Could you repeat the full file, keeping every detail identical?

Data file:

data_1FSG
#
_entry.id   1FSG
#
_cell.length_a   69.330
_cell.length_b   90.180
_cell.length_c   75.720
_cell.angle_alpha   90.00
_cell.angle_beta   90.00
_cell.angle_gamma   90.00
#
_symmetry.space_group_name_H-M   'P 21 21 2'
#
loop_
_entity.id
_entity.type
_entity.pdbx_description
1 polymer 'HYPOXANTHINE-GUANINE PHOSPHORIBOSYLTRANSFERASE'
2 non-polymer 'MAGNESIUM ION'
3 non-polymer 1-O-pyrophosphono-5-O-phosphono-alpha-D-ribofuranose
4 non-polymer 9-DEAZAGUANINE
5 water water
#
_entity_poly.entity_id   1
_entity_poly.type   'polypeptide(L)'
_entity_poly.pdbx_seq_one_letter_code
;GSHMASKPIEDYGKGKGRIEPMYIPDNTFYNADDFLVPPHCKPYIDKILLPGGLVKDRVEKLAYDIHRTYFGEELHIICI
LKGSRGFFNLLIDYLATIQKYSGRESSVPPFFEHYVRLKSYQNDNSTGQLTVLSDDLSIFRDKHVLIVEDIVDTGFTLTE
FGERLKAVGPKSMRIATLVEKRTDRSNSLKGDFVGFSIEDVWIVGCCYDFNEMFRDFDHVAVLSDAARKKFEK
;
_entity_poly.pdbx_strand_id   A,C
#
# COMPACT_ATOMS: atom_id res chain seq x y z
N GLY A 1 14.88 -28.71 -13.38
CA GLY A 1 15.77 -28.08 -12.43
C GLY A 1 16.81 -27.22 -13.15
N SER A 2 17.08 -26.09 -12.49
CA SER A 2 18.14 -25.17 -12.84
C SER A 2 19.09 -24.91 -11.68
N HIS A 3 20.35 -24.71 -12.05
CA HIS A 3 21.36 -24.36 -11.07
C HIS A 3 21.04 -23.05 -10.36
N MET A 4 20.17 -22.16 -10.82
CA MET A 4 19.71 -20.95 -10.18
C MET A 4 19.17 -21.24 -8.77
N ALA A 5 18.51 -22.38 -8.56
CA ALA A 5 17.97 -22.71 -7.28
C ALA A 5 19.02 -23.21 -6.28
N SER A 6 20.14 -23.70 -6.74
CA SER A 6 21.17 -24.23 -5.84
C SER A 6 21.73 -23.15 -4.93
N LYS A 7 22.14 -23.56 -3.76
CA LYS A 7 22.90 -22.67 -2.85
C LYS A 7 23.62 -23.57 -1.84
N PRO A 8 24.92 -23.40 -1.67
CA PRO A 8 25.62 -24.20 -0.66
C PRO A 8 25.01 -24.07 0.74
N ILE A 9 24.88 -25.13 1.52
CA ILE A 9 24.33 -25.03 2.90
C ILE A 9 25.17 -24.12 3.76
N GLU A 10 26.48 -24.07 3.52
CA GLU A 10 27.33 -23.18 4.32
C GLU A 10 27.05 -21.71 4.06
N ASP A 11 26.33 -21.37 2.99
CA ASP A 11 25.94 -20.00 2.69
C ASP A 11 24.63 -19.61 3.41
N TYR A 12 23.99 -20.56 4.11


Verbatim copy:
data_1FSG
#
_entry.id   1FSG
#
_cell.length_a   69.330
_cell.length_b   90.180
_cell.length_c   75.720
_cell.angle_alpha   90.00
_cell.angle_beta   90.00
_cell.angle_gamma   90.00
#
_symmetry.space_group_name_H-M   'P 21 21 2'
#
loop_
_entity.id
_entity.type
_entity.pdbx_description
1 polymer 'HYPOXANTHINE-GUANINE PHOSPHORIBOSYLTRANSFERASE'
2 non-polymer 'MAGNESIUM ION'
3 non-polymer 1-O-pyrophosphono-5-O-phosphono-alpha-D-ribofuranose
4 non-polymer 9-DEAZAGUANINE
5 water water
#
_entity_poly.entity_id   1
_entity_poly.type   'polypeptide(L)'
_entity_poly.pdbx_seq_one_letter_code
;GSHMASKPIEDYGKGKGRIEPMYIPDNTFYNADDFLVPPHCKPYIDKILLPGGLVKDRVEKLAYDIHRTYFGEELHIICI
LKGSRGFFNLLIDYLATIQKYSGRESSVPPFFEHYVRLKSYQNDNSTGQLTVLSDDLSIFRDKHVLIVEDIVDTGFTLTE
FGERLKAVGPKSMRIATLVEKRTDRSNSLKGDFVGFSIEDVWIVGCCYDFNEMFRDFDHVAVLSDAARKKFEK
;
_entity_poly.pdbx_strand_id   A,C
#
# COMPACT_ATOMS: atom_id res chain seq x y z
N GLY A 1 14.88 -28.71 -13.38
CA GLY A 1 15.77 -28.08 -12.43
C GLY A 1 16.81 -27.22 -13.15
N SER A 2 17.08 -26.09 -12.49
CA SER A 2 18.14 -25.17 -12.84
C SER A 2 19.09 -24.91 -11.68
N HIS A 3 20.35 -24.71 -12.05
CA HIS A 3 21.36 -24.36 -11.07
C HIS A 3 21.04 -23.05 -10.36
N MET A 4 20.17 -22.16 -10.82
CA MET A 4 19.71 -20.95 -10.18
C MET A 4 19.17 -21.24 -8.77
N ALA A 5 18.51 -22.38 -8.56
CA ALA A 5 17.97 -22.71 -7.28
C ALA A 5 19.02 -23.21 -6.28
N SER A 6 20.14 -23.70 -6.74
CA SER A 6 21.17 -24.23 -5.84
C SER A 6 21.73 -23.15 -4.93
N LYS A 7 22.14 -23.56 -3.76
CA LYS A 7 22.90 -22.67 -2.85
C LYS A 7 23.62 -23.57 -1.84
N PRO A 8 24.92 -23.40 -1.67
CA PRO A 8 25.62 -24.20 -0.66
C PRO A 8 25.01 -24.07 0.74
N ILE A 9 24.88 -25.13 1.52
CA ILE A 9 24.33 -25.03 2.90
C ILE A 9 25.17 -24.12 3.76
N GLU A 10 26.48 -24.07 3.52
CA GLU A 10 27.33 -23.18 4.32
C GLU A 10 27.05 -21.71 4.06
N ASP A 11 26.33 -21.37 2.99
CA ASP A 11 25.94 -20.00 2.69
C ASP A 11 24.63 -19.61 3.41
N TYR A 12 23.99 -20.56 4.11